Well said.  The stud fees are just a part of the expense.  As a commercial breeder, we have to look at the entire cash outlay we incur while bringing our product to market, and then make decisions and adjustments accordingly.  Quite frankly, our vet fees have not come down (we just use them a fraction of what we have in the past...and then pray for nothing complicated to affect our babies & mares.  But we all know how that goes...).  Farrior fees have not come down, feed, bedding & hay prices are still exorbitant.  Diesel & fuel prices keep going up along with the prices for fencing and barn materials.  Fees for sales prepping yearlings ($30-$50/day) and 2 yo's in  training($50-$75/day) sure as *#&%@ aren't going down either.  Those horses that we take to the track...well purses are coming down, but all of the expenses associated with racing continue to increase.

After 2 years of this market (and we're still standing), the impact of every decision we make is immensely magnified, not only by the stallions to which we send our mares, but to those farms we can work with in order to survive.  We are "all in" with breeding our mares this year.  Breeding and developing commercially viable race horses is who we are and what we do. Hopefully, the farm managers can realize and appreciate that by working with us and enabling us to survive today, we can then grow & prosper together again when this market is turned around.  

To the farm managers...it is the relationships forged during these tough times that we remember later on down the road when business is good and prosperous...And one day we will be there again.

08 Dec 2009 6:04 PM
Pa. Quandary

Larry is right !

08 Dec 2009 9:17 PM

I don't know anything, but personally I think the huge fees for hiring someone to "sales prep" your yearling or 2 year-old has turned into a monster you can't get away from...it's like looking at a fat, shiny, over-supplemented, creatine laced halter horse when what you want is a cutting horse on the ranch...this garbage of a 2 year-old having to be "let down" after the sales is ridiculous.

Only the owners can turn it back around...don't know how you can do it, because novices to the sales ring sure do like those fat babies...

11 Dec 2009 1:32 PM

BridleOaks makes very valid points.  Yes, stud fees need to be a smaller percentage of production costs on average. And this is the part of the production costs that breeders have a direct say in. Unlike the demand for land, utilities, the ingredients of horse feed, skilled employees, etc, all of which have other usage the retired race horse has but one. As stallion managers have said time and again the stud fee is set by the buyers. Clearly, for a number of years now the industry has been dominated I would argue by hobby breeders. Breeders who do not rely solely on the breeding, raising and marketing of Thoroughbreds for a living. I am not saying that by in large they are not well versed at their endeavors.  But as Greenspan once said "irrational exuberance" may have been at play. Fixed cost such as board, feed and employee compensation have been pretty keep as low as they can be in recent years. I can not say the same for veterinarian fees which can be a substantial amount of a monthly bill with racing and breeding stock.  Without having to use charts, graphs, spread sheets and 8X10 glossy photos. A few numbers will make my point. I only work off of median yearling averages. I use median averages because the spread between the median average and the average is so wide due to the nature of the business that it is a useless number for planning a business around. The Keeneland Sept yearling median average for the last 9 years is $34,000, (average $90,000). Keeping the production costs numbers simple and on the low side, from last cover to fall of the hammer, $30,000,  with an average stud fee of $23,000 total production cost are $53,000 with a very good chance of only getting back $34,000. And this does not take into consideration the purchase cost of the mare, barren years, etc. A simple example of the Keeneland January and November sales. Some would say that I am comparing apples to oranges with the following example.  I say the numbers are close enough. That even if extrapolated out the end result would not be dramatically different.  Taking the Bloodhorse's 07 average stud fee in KY of $23,262, multiply by the number of horses SOLD, 5,243, add $25,000 production cost, subtract the total from the gross of both sales in 2007 and those horses had an average profit of over $30,000. In 2009 4,117 horses had an average profit of $1,463. Dramatic to say the least.  Again, this does not take into account the purchase price of the horse. Not an easy business to pitch.  Have we hit bottom? In this business it always comes down to two things, demand which is stimulated by purses. Granted, the great recession had a lot to do with the dramatic down turn. But it also had a lot to do with people taking a close look at the numbers and doing the math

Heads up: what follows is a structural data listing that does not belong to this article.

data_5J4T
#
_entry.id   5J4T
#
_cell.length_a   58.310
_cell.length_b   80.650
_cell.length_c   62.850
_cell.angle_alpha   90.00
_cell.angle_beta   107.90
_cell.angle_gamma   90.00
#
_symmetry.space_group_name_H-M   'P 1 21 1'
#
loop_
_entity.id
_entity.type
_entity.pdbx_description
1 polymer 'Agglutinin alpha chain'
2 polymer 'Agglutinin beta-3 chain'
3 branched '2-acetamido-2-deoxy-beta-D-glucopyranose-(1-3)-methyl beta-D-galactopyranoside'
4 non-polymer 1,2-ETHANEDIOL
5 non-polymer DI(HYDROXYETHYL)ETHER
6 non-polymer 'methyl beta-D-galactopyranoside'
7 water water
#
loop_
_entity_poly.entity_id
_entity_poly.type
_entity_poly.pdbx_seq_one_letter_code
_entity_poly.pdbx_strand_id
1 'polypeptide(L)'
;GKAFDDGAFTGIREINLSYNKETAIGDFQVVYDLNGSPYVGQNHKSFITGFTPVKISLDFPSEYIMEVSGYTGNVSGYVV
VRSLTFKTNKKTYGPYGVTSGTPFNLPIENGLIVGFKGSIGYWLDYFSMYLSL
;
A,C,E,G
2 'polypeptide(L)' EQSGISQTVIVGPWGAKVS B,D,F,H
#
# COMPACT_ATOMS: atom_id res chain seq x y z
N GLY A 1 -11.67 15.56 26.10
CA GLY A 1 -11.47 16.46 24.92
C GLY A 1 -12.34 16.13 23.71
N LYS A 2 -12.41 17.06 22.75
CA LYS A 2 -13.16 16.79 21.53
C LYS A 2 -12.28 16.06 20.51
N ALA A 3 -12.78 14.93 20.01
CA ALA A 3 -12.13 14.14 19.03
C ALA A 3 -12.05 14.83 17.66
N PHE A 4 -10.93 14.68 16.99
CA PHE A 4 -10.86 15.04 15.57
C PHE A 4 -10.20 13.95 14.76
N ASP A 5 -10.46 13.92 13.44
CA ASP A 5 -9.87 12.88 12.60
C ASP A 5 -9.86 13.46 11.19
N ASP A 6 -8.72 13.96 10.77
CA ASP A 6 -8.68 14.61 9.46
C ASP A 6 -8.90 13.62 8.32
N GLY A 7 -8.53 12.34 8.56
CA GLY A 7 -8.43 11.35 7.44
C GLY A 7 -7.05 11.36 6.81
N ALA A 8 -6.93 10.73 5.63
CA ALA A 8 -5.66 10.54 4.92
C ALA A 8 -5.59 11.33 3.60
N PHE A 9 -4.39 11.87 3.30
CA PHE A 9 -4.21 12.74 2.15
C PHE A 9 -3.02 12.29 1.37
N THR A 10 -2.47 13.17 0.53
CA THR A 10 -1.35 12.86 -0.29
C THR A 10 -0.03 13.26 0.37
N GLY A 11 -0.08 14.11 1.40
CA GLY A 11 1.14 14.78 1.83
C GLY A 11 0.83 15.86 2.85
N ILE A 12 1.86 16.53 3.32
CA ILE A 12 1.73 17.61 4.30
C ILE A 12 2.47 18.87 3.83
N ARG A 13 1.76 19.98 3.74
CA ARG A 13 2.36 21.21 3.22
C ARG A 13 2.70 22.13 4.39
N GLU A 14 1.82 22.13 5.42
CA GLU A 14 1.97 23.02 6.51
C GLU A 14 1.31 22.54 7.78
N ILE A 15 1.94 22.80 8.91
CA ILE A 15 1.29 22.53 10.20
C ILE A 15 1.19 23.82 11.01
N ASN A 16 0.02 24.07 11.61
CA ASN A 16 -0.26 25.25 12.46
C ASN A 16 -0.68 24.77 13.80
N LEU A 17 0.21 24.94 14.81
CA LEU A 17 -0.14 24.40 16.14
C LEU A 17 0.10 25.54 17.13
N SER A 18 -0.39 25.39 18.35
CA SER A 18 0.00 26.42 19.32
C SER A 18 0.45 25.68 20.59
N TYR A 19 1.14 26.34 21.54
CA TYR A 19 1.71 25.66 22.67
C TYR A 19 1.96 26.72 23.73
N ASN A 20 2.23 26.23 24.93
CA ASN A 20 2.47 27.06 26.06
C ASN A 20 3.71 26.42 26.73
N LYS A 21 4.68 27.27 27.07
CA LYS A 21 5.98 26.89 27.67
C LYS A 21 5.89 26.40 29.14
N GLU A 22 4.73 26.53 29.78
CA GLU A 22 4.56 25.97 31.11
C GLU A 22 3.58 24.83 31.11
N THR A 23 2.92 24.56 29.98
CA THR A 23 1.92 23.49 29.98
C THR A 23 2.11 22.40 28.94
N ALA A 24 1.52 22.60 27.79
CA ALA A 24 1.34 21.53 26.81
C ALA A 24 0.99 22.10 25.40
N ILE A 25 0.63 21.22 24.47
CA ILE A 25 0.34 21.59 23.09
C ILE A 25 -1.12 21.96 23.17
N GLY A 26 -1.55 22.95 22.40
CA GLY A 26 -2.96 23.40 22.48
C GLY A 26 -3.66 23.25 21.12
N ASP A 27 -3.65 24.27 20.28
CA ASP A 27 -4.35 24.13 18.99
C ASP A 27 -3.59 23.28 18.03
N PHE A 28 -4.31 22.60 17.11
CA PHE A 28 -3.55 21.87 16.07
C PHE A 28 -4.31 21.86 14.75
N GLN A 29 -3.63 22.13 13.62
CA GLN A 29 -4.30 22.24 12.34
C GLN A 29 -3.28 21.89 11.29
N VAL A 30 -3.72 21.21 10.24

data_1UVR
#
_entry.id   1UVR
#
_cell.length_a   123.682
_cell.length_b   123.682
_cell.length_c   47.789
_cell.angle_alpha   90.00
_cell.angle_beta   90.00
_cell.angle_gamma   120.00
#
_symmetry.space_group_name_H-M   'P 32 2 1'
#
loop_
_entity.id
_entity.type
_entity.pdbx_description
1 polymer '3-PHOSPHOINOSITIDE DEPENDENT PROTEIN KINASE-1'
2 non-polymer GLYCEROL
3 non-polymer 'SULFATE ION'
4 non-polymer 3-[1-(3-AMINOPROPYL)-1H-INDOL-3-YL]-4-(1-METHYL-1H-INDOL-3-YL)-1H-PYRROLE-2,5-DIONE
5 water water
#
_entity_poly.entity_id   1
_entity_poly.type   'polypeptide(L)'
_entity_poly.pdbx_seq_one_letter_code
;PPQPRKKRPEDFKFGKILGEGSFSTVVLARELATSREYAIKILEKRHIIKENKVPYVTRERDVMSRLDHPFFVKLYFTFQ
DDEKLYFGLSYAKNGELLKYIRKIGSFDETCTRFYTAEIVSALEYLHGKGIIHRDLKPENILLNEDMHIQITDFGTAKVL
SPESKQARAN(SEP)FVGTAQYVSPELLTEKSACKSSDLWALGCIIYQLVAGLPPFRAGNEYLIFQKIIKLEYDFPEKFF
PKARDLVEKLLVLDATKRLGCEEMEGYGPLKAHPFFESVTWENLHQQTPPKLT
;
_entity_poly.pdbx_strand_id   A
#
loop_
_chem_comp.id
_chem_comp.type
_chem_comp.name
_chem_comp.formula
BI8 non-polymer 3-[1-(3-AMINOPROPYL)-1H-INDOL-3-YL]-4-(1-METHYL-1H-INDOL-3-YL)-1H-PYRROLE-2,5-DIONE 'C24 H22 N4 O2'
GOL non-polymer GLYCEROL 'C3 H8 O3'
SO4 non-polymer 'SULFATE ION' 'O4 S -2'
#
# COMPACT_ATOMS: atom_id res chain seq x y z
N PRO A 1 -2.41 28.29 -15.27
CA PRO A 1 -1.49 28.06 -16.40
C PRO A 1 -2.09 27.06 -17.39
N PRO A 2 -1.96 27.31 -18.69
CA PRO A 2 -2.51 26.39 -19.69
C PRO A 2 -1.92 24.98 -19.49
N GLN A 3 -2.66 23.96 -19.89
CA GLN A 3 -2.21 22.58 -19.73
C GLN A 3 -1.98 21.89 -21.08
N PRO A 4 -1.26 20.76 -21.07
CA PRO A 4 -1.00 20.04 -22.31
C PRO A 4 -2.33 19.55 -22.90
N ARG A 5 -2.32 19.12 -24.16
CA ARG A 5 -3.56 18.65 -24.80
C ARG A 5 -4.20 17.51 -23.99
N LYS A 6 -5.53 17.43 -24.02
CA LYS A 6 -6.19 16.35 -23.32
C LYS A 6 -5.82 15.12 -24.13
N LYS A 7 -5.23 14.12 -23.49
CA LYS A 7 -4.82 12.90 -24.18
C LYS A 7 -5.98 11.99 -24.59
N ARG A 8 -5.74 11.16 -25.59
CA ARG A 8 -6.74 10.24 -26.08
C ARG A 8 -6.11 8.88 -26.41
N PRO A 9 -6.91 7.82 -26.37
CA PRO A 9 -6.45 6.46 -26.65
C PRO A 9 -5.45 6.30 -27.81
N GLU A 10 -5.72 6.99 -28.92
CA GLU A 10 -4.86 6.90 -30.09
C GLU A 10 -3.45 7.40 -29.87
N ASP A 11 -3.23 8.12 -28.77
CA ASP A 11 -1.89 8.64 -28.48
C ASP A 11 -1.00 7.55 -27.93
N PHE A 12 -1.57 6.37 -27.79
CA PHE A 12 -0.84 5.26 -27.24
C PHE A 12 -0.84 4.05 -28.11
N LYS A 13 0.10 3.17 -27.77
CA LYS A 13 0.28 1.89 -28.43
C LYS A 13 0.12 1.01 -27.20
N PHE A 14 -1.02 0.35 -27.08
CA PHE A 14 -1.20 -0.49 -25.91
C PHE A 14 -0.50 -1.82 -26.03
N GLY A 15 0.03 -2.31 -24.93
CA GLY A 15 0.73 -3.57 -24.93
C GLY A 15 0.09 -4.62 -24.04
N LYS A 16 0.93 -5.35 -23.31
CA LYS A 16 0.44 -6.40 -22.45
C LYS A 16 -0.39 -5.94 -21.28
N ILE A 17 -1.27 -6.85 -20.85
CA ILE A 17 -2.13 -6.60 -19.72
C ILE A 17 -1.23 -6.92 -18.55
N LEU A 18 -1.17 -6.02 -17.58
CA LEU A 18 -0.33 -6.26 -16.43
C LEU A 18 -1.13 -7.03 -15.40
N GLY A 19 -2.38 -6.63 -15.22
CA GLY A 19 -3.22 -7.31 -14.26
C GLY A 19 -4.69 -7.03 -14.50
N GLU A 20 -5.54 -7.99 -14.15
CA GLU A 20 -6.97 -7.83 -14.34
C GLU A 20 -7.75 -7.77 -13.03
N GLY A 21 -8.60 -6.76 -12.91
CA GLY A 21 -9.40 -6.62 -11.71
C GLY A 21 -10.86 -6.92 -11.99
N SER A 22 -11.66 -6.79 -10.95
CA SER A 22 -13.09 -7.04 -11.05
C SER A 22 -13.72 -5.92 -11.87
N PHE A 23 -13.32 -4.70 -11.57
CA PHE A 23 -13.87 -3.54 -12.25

13 Dec 2009 2:13 PM